It is impossible for me to not group such insanity together with all the recent psychotic right-wing commentary about rape and birth control, and about voting rights.  I know there are sane conservatives out there, good Americans with whom I have political disagreements, but who are also, no doubt, as horrified as I am about how many of their right-wing fellow travelers are trying to reopen extraordinarily important questions about civil and human rights which have long been settled.  What the hell is going on here?  Who the hell are these lunatics?

Why on earth is there a vocal percentage of the US population that would have us return to the Dark Ages?

We like to think of ourselves as the greatest country in the world.  But we're not.  We have totally deranged citizens in our midst.  And they have political power and the will to carry out their sick and twisted social fantasies.  There is a cancer on our nation.  It needs to be cut out of the body politic.


Wednesday, March 27, 2013


From Pressing issues courtesy of Daily Kos:

10 Years Ago: When MTV Banned the B-52s 

I'd forgotten about this but surely we must mark this date, ten years ago today, when MTV, less than a week into the U.S.-Brit invasion of Iraq, banned the playing of any music videos with "war" lyrics or images--and the entire catalog of the B-52s.  Neil Strauss reported at the time for the NYT:  "Though images of war are dominating television screens, one channel is not having it. The day after the war in Iraq started, a memo was distributed through the offices of MTV Europe by its broadcast standards department. In the memo, Mark Sunderland, one of the department's managers, recommends that music videos depicting ''war, soldiers, war planes, bombs, missiles, riots and social unrest, executions'' and ''other obviously sensitive material'' not be shown on MTV in Britain and elsewhere in Europe until further notice.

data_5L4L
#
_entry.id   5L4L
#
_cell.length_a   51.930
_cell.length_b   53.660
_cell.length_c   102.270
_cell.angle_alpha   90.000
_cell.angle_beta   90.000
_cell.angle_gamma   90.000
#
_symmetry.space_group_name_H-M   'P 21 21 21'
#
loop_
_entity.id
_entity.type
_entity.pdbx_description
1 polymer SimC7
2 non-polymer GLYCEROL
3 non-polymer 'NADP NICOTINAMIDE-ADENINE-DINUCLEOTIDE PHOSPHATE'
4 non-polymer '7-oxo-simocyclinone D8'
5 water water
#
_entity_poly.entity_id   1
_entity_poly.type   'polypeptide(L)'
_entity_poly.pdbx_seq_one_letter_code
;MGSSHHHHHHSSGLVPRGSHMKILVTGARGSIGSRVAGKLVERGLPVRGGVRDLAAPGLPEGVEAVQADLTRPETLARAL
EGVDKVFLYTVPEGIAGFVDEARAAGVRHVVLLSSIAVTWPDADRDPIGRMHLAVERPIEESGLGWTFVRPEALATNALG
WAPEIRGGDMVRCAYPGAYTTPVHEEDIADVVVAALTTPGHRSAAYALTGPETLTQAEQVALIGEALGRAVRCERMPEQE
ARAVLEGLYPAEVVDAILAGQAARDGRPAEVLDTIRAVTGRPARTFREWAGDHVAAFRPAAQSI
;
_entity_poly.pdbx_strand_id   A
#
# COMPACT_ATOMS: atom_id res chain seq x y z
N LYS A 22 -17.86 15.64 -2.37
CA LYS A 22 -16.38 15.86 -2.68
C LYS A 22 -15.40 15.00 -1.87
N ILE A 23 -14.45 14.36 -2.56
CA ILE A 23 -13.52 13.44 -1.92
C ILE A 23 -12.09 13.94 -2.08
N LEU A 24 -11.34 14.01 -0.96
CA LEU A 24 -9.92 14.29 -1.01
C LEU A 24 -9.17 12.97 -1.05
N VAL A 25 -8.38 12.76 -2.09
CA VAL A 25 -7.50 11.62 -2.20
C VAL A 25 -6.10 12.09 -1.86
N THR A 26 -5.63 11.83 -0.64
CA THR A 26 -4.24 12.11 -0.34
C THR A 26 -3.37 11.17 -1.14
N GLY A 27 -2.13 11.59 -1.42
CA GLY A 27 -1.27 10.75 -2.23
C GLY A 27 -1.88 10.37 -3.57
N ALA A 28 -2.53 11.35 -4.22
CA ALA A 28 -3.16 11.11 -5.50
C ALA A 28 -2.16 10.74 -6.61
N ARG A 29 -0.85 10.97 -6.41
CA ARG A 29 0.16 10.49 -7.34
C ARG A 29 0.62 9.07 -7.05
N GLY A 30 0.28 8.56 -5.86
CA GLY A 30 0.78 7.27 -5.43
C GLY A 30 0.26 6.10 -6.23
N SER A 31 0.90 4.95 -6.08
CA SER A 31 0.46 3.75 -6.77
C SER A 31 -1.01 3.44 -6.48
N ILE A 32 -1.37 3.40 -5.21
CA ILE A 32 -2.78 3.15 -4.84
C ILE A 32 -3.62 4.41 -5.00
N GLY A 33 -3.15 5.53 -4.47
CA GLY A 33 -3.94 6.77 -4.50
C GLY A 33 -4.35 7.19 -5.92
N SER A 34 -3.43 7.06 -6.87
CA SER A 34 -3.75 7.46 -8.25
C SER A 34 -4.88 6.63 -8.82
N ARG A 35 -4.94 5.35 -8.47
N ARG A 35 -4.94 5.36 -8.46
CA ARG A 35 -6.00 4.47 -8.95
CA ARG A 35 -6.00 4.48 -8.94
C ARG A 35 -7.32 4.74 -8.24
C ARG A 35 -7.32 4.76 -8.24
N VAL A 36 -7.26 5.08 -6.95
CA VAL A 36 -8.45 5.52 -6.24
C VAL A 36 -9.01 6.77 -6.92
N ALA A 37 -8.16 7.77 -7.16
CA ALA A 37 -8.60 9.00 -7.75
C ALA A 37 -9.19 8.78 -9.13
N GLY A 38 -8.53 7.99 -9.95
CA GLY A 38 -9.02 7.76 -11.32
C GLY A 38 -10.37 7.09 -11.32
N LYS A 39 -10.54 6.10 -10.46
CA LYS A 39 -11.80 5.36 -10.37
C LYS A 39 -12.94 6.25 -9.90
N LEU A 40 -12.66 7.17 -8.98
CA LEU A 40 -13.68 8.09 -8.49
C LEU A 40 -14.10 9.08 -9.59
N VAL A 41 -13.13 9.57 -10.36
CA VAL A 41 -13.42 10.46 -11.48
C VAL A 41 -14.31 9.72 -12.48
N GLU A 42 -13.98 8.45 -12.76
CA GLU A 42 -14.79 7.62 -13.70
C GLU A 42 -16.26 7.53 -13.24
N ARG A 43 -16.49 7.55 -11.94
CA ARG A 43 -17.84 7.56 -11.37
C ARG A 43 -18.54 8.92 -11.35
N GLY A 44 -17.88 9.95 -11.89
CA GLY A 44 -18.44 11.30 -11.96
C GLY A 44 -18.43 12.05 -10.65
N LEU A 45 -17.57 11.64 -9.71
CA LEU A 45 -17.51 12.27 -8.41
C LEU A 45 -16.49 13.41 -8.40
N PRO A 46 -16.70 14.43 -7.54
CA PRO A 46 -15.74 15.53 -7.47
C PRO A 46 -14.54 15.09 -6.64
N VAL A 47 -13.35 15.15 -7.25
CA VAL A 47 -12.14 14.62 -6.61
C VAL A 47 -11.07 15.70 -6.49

More here.

I never knew about this in the first place, but it's not surprising.  While the American people and political establishment were freaking out in the years after 9/11, the media business ramped up to eleven one of their usual mandates, sucking up to power.  Clear Channel hosted pro-war rallies, and banned numerous songs.  Country group the Dixie Chicks were blackballed for daring to criticize Monkey-face Bush.  MSNBC fired Donahue explicitly because he was anti-war.  CBS news anchor Dan Rather went on David Letterman and told the world that Bush was his "commander-in-chief" and that he would "line up" wherever he ordered.

In short, the media business was pounding the nation with pro-war messages.  Propaganda, pure and simple.

I've heard that back in the Cold War days, media critics would observe that, when compared with the Soviet system, US propaganda was far more effective, in that the Russians knew the news they were receiving was bogus and pro-government, while we simply saw the news as the news.  The fall of the Berlin Wall didn't change that one bit.  Most Americans continue to see the news as news--I mean, there's the whole "liberal media" thing, of course.  But, by and large, the media business pushes an ideological agenda that favors the American power structure.  They do it now, and they will continue to do it for the foreseeable future.

It is only in times like the post 9/11 era and the run up to the Iraq invasion, you know, times of absolute absurdity, that the propaganda is obvious, and even then it is highly influential.  But make no mistake.  Even when times are not absolutely absurd, they do the same thing.  Always.


Tuesday, March 26, 2013

Offensive Things Antonin Scalia Has Said About Homosexuality

From Think Progress via AlterNet: